This remodeling took four years. A new color scheme was chosen and the furniture was reupholstered to match. This preserved the antique furniture and the general feel of the rooms. Remodeling included the dining room. The formal square tables were replaced by more gracious round tables which made for easier conversation. In the past, a bell would signal residents that it was time to dine. Now there is no bell ringing and residents can come within an hour of the announced time.

In 1987, a central nurses station was built in the Health Center by Don and Billie Grubb Strauss as a memorial to their parents.

With a developing demand for independent living units, a series of garden homes were constructed from 1984 to 1993. Lindsay Place

 
 

has 22 two-bedroom homes with connected garages. During 1989 to 1992, additional renovation brought the resident houses to modern standards, making some deluxe suites. New elevators were also installed. In 1991, construction began on a series of one and two-bedroom apartments. In 1994, the last of 35 units was filled with new residents of the Village of Peabody. The Director's Home became the "Craig House", the hospitality house for residents and families, as well as providing facilities for guests.

On August 21, 1994, Don and Billie Strauss and Joanne Strauss Crown, participated in the dedication of the Strauss Center built in memory of Daniel Arden and Eileen Mills Strauss. Now Peabody Retirement Community has a new entrance center which includes offices, a library, meeting rooms with audio and visual aids, a bank and centralized planning and administrative services. The Strauss Center has made it easier for both Houses to get together for activities. The aviaries in the Center donated by Ray DeLancey give joy to both residents and visitors alike.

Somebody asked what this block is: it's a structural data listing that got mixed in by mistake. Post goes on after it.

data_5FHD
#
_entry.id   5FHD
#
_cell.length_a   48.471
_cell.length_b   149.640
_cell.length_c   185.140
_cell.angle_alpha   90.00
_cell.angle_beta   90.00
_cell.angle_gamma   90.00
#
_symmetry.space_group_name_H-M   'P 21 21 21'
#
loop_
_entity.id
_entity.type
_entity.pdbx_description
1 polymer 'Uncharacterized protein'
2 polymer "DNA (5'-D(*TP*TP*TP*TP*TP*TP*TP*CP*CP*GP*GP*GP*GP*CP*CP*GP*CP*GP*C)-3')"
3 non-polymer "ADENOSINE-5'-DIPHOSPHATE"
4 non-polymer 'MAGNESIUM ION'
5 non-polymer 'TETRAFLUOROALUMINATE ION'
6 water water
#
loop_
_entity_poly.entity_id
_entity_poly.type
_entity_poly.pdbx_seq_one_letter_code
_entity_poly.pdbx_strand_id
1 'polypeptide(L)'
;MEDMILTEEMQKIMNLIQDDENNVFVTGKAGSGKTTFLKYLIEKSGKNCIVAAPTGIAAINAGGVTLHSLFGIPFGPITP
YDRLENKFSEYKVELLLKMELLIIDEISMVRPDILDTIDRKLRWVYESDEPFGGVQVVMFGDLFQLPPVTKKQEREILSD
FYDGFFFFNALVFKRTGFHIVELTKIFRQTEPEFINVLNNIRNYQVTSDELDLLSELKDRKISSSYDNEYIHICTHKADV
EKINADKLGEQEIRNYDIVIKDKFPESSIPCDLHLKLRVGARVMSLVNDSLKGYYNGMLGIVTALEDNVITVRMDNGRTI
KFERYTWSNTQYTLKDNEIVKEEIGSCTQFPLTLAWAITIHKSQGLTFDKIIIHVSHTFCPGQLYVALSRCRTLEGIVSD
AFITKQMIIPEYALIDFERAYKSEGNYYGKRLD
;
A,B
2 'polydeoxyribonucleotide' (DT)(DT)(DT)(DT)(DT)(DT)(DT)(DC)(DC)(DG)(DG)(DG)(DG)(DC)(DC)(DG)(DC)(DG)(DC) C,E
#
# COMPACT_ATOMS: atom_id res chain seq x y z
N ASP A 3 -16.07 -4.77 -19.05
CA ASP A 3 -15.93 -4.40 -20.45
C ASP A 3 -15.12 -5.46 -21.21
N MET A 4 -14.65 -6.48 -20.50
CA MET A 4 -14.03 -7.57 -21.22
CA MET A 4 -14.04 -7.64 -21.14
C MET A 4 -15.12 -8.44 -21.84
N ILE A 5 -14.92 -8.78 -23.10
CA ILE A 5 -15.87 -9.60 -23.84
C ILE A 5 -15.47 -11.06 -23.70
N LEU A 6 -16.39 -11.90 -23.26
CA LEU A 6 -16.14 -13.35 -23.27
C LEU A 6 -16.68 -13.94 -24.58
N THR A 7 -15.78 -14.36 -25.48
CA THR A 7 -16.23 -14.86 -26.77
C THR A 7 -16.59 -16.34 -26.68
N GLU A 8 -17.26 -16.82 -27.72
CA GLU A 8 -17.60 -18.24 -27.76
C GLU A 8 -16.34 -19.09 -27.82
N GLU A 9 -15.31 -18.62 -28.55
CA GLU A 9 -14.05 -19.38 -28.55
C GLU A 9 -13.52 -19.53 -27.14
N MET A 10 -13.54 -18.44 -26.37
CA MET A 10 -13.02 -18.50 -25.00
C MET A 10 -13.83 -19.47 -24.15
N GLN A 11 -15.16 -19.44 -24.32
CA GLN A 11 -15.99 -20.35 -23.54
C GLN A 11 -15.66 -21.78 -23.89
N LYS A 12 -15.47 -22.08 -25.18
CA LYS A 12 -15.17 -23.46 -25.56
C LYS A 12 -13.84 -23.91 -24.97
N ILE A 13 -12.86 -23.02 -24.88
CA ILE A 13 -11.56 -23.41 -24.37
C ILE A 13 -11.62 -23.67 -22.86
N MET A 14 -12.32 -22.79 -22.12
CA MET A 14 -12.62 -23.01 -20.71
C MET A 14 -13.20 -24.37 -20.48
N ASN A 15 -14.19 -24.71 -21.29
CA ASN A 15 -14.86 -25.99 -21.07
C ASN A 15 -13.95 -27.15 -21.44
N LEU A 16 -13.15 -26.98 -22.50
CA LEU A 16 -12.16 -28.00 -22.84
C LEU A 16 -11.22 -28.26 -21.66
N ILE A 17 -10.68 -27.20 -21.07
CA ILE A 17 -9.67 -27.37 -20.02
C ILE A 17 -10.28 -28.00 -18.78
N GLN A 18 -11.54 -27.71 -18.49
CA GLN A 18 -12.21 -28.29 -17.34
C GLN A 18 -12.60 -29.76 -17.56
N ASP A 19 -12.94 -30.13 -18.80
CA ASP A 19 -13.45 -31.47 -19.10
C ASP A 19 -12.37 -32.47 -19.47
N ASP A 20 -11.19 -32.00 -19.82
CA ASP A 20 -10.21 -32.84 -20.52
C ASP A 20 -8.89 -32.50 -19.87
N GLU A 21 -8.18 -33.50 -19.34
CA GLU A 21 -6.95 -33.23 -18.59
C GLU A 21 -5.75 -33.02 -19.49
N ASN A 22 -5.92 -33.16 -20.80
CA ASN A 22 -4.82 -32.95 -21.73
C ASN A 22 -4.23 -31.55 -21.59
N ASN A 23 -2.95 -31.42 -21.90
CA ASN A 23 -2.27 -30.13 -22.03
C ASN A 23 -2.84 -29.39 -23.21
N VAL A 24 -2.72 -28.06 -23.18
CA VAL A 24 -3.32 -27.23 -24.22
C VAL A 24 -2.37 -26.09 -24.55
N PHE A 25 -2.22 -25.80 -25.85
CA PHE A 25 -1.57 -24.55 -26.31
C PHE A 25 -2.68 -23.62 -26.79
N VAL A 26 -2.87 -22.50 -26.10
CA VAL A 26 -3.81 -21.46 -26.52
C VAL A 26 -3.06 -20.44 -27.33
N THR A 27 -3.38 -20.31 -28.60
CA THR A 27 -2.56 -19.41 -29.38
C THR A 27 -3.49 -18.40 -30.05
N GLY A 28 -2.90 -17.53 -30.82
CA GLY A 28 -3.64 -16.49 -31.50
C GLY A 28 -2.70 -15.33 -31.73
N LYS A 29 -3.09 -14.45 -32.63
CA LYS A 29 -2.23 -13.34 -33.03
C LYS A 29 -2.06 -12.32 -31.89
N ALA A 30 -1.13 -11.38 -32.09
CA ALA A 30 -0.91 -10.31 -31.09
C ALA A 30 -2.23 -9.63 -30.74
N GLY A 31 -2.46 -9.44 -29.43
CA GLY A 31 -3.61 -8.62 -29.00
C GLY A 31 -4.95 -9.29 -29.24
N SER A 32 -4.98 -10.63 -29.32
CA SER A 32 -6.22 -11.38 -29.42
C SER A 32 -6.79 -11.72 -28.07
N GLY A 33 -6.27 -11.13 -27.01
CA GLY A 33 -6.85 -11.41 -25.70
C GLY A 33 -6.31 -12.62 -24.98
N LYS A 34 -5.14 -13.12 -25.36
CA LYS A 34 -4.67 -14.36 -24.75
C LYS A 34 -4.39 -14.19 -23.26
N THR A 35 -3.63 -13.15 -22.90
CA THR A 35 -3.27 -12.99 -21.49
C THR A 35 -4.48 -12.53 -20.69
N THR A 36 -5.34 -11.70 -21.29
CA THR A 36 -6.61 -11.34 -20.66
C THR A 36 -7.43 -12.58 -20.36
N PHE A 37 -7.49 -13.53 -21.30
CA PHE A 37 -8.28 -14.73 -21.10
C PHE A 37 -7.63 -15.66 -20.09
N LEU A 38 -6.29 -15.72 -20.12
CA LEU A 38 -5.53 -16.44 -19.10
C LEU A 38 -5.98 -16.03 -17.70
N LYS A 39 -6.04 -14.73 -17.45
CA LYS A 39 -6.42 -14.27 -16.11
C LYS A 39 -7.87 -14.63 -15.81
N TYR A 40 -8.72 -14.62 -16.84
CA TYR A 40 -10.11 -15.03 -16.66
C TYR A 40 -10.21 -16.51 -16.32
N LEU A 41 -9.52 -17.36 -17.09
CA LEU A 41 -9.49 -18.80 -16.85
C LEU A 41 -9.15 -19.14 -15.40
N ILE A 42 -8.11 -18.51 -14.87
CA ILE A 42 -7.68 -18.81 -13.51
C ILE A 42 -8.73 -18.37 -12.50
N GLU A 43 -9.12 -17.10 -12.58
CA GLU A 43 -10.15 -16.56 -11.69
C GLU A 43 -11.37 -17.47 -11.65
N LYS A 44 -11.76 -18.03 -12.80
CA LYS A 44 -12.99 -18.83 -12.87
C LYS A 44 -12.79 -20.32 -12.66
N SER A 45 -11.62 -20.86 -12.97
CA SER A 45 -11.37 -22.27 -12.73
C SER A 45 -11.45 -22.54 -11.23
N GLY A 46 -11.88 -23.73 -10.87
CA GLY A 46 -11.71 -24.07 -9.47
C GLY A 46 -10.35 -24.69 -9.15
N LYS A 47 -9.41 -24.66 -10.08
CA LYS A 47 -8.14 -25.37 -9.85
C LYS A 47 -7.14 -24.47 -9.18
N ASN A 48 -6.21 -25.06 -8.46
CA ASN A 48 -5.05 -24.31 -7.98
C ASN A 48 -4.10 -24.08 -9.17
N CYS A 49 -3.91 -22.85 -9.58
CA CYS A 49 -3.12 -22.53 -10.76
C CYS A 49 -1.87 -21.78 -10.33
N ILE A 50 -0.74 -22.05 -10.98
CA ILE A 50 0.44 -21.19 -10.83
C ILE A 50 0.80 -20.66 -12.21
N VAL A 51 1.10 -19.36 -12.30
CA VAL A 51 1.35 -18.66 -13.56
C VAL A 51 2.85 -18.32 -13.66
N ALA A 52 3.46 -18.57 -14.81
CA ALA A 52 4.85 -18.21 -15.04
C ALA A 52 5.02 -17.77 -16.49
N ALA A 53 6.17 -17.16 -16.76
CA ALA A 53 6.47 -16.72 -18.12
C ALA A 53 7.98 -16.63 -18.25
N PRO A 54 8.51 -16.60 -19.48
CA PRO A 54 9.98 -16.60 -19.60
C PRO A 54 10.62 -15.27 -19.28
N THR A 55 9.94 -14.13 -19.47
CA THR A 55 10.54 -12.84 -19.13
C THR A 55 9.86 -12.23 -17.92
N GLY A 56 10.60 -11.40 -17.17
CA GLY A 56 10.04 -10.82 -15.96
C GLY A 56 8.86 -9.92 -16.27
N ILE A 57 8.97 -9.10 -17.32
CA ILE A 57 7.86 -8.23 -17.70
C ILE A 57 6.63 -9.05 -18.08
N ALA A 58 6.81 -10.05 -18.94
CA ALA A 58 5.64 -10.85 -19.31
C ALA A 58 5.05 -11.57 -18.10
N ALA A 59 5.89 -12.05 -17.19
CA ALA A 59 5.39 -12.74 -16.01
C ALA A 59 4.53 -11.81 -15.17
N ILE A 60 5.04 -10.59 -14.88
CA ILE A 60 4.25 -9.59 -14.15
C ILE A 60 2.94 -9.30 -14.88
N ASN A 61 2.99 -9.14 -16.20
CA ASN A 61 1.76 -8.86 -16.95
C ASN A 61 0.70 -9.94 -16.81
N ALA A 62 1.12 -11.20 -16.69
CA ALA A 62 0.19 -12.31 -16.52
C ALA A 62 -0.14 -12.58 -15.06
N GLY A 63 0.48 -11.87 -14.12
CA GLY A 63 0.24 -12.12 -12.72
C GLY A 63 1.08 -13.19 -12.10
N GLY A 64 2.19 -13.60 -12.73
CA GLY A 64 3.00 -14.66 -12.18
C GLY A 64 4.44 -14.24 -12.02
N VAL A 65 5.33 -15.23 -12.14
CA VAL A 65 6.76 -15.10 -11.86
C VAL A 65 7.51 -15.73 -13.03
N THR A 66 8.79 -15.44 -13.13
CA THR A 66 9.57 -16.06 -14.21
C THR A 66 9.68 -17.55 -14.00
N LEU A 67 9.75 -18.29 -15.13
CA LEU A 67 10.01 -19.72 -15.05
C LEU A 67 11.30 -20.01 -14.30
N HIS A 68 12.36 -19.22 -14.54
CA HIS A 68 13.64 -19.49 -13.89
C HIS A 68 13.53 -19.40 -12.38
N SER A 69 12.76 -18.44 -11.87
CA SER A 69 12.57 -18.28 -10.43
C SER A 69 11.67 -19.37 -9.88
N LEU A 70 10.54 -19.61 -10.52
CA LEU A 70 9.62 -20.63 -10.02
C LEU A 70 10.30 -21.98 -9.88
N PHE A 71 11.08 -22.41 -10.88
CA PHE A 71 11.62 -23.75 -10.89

The Strauss family's involvement with Peabody Retirement Community dates to the initial construction days and Don Strauss remem

 
     
 
[Continued on Page Six] Page Five
 
     

     
 

bers as a youngster crawling under the subflooring of the still-under-construction Chapel in search of youthful adventure. "I'm probably one of the only residents of North Manchester who has been all the way to the top of the tower, right to the limestone escarpments," reminisces Don. Joanne Strauss Crown says "As a young girl I can remember visiting my mother's aunt, Nora Brown, and my father's uncle, Frank Strauss, who were Peabody residents." Later her father became a resident of the Health Care Center.

Many special services have been added over the years as Peabody developed. In 1940 the Circle in Oaklawn Cemetery was purchased for burial of Peabody Home members who chose that as a last resting place. A beauty shop began operation in 1957, and creative and physical therapy was initiated in 1964. The first van, purchased in 1972, increased capacity for transportation to stores, medical appointments and other trips. The fleet now consists of one van, two station wagons, two cars and one bus equipped for wheelchairs. Air consitioning was completed in the spring of 1987 just in

An aviary was built as part of the Eden Way alternative care concept.
 
     
 
Page Six
 
     

     
 

time for a very hot summer.

Programs and activities abounded through the years. Sunday Chapel services and weekly Bible study have been offered since the Home was built. Musical programs using the organ and pianos are given by members and by visitors. A variety of concerts and other programs are presented by many community, church, school and club groups. Gardens have always been around the Home, from the first experimental vegetable garden, to the individual plots faithfully tended by the members.